Want to install Windows 10 on an old netbook (or a cheap Windows tablet) with a 1024 x 600 pixel display? No problem.
While you can run Windows 8.1 on a device with a low-resolution display, you’ll get an error message if you try opening the Windows Store to install any Metro/Modern apps.
That was also true with the first technical preview of Windows 10. But it looks like one of the changes included in the second preview (build 9860) is support for 1024 x 600 pixel screens.
This is a netbook that was released in 2008. It has a 1.6 GHz Intel Atom N270 single-core processor, 1GB of RAM, and an 80GB hard drive. The little laptop has a 10.1 inch, 1024 x 600 pixel display and originally shipped with Windows XP.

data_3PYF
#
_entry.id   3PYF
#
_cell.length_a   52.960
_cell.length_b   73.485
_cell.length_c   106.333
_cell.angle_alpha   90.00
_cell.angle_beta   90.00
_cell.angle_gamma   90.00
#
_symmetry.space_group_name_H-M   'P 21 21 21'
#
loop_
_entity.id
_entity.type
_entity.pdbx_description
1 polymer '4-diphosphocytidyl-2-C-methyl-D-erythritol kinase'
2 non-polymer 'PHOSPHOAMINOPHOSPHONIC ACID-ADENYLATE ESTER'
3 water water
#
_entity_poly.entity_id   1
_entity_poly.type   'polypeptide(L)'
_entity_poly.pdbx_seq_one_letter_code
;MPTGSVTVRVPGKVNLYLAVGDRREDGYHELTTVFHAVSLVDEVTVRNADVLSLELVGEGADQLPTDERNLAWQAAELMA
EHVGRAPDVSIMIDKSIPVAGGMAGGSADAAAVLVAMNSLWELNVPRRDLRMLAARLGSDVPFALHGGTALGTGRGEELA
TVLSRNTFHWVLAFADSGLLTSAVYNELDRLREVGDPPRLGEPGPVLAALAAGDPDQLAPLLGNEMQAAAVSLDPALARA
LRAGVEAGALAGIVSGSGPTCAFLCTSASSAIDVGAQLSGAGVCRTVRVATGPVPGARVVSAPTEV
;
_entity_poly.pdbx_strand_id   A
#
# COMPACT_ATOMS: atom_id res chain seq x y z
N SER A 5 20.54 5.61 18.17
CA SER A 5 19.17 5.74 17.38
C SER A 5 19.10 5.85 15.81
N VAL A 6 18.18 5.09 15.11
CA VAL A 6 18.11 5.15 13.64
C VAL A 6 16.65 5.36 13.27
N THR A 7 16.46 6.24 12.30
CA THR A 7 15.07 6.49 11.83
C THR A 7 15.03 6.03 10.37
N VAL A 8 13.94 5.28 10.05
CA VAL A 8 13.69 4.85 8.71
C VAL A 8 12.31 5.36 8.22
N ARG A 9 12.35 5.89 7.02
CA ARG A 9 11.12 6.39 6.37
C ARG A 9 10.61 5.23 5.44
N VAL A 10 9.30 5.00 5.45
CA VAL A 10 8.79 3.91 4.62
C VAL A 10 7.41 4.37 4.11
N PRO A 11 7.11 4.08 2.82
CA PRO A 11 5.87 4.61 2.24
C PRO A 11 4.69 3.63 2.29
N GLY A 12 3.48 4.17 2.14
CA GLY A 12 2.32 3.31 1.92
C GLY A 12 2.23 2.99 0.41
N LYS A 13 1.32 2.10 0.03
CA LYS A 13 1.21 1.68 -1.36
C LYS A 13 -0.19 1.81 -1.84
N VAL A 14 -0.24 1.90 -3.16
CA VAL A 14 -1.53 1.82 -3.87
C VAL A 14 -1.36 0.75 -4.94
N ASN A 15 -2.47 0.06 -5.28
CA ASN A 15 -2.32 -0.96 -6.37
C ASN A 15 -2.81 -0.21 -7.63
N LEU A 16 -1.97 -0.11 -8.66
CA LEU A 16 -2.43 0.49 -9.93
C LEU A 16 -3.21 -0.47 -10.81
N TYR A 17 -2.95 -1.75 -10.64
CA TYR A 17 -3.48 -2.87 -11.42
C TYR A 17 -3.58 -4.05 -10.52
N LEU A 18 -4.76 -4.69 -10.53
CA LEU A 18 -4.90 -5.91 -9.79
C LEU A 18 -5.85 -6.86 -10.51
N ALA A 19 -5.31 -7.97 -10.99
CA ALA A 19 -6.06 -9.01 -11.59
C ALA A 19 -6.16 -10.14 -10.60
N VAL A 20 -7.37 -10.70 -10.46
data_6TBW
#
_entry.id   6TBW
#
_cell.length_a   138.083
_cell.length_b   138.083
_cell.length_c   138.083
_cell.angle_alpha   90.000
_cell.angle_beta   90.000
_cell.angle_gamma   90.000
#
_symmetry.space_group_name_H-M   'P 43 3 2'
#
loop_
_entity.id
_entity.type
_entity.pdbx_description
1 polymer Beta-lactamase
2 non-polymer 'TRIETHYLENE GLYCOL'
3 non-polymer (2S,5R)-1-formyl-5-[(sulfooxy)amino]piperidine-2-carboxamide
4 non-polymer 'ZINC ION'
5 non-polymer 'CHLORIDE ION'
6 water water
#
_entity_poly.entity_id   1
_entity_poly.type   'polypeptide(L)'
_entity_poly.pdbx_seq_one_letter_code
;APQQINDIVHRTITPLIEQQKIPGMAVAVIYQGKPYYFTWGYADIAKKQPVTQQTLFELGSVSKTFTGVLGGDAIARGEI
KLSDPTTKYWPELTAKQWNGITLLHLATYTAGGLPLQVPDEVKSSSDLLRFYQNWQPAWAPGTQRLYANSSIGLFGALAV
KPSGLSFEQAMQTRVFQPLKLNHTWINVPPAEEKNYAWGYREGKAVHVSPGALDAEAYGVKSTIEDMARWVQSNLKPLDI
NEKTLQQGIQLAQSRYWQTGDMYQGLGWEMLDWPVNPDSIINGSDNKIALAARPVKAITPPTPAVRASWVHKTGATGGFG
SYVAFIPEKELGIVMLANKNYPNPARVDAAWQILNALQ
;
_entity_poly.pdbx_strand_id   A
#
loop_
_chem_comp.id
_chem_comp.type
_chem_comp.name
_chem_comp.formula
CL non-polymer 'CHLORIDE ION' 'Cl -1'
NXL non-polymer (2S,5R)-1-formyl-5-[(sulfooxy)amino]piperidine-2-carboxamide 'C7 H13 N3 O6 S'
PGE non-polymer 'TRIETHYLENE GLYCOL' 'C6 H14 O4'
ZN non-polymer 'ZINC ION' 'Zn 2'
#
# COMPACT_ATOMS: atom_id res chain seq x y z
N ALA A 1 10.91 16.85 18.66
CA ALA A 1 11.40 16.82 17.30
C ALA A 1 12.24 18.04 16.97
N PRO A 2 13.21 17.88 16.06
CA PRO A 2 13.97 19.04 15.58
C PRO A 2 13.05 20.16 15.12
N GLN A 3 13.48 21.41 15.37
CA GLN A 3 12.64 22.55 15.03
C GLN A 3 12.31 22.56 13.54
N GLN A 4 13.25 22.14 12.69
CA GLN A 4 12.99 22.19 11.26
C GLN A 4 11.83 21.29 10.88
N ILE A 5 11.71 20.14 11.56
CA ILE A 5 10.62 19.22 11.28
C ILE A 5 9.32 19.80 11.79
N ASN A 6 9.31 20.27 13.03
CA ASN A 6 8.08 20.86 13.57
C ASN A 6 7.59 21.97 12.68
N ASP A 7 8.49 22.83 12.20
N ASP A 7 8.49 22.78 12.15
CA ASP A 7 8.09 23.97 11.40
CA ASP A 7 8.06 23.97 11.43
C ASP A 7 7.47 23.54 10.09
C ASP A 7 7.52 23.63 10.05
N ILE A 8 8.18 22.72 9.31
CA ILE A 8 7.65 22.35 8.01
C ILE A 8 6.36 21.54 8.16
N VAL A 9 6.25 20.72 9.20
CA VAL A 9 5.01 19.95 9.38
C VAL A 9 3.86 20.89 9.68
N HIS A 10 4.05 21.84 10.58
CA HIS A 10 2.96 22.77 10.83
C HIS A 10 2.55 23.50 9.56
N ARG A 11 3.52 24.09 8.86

Sure enough, when I installed the first Windows 10 preview and tried opening the Windows Store or other Modern apps such as the Weather and News apps I got an error message telling me I needed a screen resolution of 1024 x 768 or higher to use these apps.
So I entered the PC Settings, checked for a new preview build, downloaded and installed it and after my computer rebooted I was able to open Windows Store apps.
Windows 10 doesn’t feel particularly fast on this aging netbook… but neither does any other operating system. After all, it does have a relatively slow processor, 1GB of DDR2 667MHz memory, and a 5400 RPM hard drive.
Still, it’s nice to know Microsoft is bringing improved support for older hardware… and ensuring that newer devices like the Toshiba Encore Mini PC don’t need to use software to emulate higher-resolution displays just to run Windows apps.
Hopefully this doesn’t mean we’ll see a surge of new devices like the Encore Mini with low-resolution displays.
You can download and test Microsoft’s Windows 10 Technical Preview for free. The final version of the operating system is expected to launch in 2015.